How French jewellery designer Anissa Kermiche transformed her London town house apartment into a chic haven that’s full of colour – and cheeky body parts
The first thing that hits me on arriving at Anissa Kermiche’s home is the smell of scented candles – lit, she tells me, to dispel any lingering cooking smells. The 33-year-old jewellery designer hosted a dinner party the night before; a party that spilled out, as they do, from her dark, candlelit alcove of a dining room into the airy living room on to which it opens.
The apartment, set on the first floor of a Georgian town house in Bayswater, is perfect for such soirées. Its unconventional layout, with a bathroom near the front door and a second bedroom off the dining room (which Anissa has converted into her office) is hardly suitable for a family, but makes the perfect pad for a woman who loves to entertain.
Anissa moved from her native Paris to London six years ago, to study jewellery design at Central Saint Martins. Originally based in east London, she moved in to this apartment three years ago out of ‘laziness’, she says. ‘I’m not too fond of the neighbourhood, but it’s so central and convenient.’ It was the first and only flat she viewed in the area. ‘I fell in love with the wooden floors and high ceilings; it reminded me of Paris.’
Not that her childhood home resembled this chic, modern apartment, with its colourful art and clever mix of vintage, designer and high-street furnishings. Her mother’s house, she says, was ‘much more oriental’. One remnant of her Algerian roots remains: a Berber rug that belonged to her grandmother. ‘When my mother gave it to me I said it was too colourful – I was much more into neutrals,’ Anissa says. ‘Then when I bought my sofa I realised there was some green in the rug that matched, so I finally brought it out.’
The rug was the basis for her lounge palette. A vintage khaki and red daybed from online marketplace Pamono sits in the bay window; there’s a sunshine-yellow sideboard from Heal’s and two coffee tables – one by Ligne Roset, the other from a pop-up in Shoreditch. The statement piece is a fake banana tree.
Anissa has a nose for a bargain as well as an eye for design, and there’s a mixture of high-street and high-end throughout the flat. Scandinavian designer dining chairs sit alongside an Oliver Bonas vase, while in the hallway a valuable François Morellet light artwork hangs opposite a mirror picked up for £40 at Sunbury Antiques Market at Kempton Park racecourse – a frequent haunt for Anissa and her friends.
She enjoys the process of interior design as much as the end result. ‘It’s taken me three years to get to this stage and I’m still working on it,’ she says. ‘At antiques markets you have to be lucky to find the right piece, so you have to go often enough. If you’ve finished furnishing, then what do you do? I’d be bored!’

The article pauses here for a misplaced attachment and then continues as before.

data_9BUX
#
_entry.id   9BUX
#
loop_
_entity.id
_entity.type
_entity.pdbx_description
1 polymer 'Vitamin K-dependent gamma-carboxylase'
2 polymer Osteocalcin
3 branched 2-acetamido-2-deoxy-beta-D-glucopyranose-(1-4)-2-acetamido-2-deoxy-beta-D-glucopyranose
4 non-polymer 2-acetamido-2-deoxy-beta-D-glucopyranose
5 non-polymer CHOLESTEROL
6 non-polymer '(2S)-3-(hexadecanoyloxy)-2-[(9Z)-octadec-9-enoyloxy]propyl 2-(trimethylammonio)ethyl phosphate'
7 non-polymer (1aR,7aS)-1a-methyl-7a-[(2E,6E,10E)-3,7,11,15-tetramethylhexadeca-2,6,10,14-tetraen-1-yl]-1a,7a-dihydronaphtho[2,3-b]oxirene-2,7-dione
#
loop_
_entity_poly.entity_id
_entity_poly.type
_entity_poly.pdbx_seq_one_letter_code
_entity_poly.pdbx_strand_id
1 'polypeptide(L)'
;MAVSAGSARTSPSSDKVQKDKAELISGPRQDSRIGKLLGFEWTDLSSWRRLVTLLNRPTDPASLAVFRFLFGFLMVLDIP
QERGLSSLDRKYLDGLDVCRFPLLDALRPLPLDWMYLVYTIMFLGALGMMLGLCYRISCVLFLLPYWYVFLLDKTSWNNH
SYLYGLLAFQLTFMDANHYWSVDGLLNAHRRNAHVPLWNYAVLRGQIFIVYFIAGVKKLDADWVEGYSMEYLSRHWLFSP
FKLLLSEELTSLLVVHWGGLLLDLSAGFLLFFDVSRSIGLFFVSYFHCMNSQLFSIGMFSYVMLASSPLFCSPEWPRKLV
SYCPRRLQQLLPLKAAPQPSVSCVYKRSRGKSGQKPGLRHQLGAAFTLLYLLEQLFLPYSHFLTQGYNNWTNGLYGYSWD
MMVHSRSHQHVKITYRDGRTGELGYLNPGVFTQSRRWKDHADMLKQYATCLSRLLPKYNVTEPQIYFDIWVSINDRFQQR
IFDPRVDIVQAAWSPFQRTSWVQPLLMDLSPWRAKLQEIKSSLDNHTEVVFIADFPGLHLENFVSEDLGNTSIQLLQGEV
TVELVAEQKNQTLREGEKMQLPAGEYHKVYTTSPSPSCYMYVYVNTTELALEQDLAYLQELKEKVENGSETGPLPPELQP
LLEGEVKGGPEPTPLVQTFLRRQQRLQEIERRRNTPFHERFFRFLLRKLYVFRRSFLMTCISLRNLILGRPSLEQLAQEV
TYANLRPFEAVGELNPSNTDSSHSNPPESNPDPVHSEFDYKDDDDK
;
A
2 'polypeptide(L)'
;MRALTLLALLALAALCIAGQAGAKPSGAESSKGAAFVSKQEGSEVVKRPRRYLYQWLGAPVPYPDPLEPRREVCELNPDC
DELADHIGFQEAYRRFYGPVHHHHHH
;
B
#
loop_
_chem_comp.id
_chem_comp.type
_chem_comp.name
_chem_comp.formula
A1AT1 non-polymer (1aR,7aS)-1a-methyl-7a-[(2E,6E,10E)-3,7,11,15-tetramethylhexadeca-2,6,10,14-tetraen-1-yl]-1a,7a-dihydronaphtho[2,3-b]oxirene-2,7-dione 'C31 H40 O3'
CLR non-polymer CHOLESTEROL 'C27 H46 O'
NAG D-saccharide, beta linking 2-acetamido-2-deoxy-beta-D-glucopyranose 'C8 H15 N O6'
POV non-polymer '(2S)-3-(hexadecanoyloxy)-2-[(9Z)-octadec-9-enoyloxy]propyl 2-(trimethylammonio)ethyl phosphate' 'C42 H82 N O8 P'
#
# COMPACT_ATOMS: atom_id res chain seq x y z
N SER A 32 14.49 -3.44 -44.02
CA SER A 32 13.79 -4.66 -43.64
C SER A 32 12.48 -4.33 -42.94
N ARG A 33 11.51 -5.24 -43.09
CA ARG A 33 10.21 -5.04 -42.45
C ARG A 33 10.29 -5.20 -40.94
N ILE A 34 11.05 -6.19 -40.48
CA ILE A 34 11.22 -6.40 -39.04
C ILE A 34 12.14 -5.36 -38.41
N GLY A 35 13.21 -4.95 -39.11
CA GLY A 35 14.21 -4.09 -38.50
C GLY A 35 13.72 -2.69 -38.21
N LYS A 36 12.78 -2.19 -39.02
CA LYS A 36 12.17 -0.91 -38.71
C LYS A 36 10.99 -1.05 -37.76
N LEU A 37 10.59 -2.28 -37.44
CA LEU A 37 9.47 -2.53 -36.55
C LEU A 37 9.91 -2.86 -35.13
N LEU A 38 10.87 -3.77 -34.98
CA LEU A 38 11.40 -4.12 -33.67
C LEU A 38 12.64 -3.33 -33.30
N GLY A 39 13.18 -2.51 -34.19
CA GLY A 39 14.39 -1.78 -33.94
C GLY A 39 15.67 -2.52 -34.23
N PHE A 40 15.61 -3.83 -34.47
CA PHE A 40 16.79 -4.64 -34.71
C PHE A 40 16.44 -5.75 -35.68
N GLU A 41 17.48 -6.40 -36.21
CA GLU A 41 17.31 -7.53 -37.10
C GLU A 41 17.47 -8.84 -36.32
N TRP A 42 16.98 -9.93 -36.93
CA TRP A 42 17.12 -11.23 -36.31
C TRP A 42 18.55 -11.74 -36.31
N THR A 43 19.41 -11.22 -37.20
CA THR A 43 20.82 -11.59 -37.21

The high-low mix continues in the master bedroom, which Anissa recently repainted in a dusty pink by Farrow & Ball. Two Ikea wicker chairs – recommended by an interior-designer friend – have had their cushions reupholstered in Liberty print to match the Oka bedside tables. A pink-and-green mural of naked men, commissioned from artist Luke Edward Hall, acts as a headboard. ‘I didn’t mind spending more because it’s art that has a function,’ she says. ‘I won’t necessarily want girlie pink and naked men on my headboard for ever, but it will always remind me of my young, single years.’
These Adonises are the anomaly in a house that is full of naked women. In the dining room hangs a set of body-part sketches by an artist friend, the art in the lounge is similarly nudist, and in the hallway is a crochet piece depicting a pair of breasts. Female nudity runs throughout Anissa’s work as well.
When she launched her brand in 2016, having quit engineering three years earlier, Anissa quickly became known for her risqué Body Language collection, which includes the Rubies Boobies necklace and French For Goodnight pendant, featuring a perfectly manicured hand extending its middle finger.
Alongside these gold-plated pieces are contemporary pearl and diamond jewels, and she’s a firm favourite with the street-style set. Anissa’s latest collection is inspired by women who played a key role in the French Revolution, and she has also branched out into homeware with the Love Handles vase and Jugs jug, which both feature in her home.
‘As a designer, when you look at your work it’s almost like the end of a therapy session – you look at everything and think, “Is this what I’m about? Am I a pervert?”’ she laughs. ‘But I always had a sense of rebellion and provocation. I like to put a smile on people’s faces.’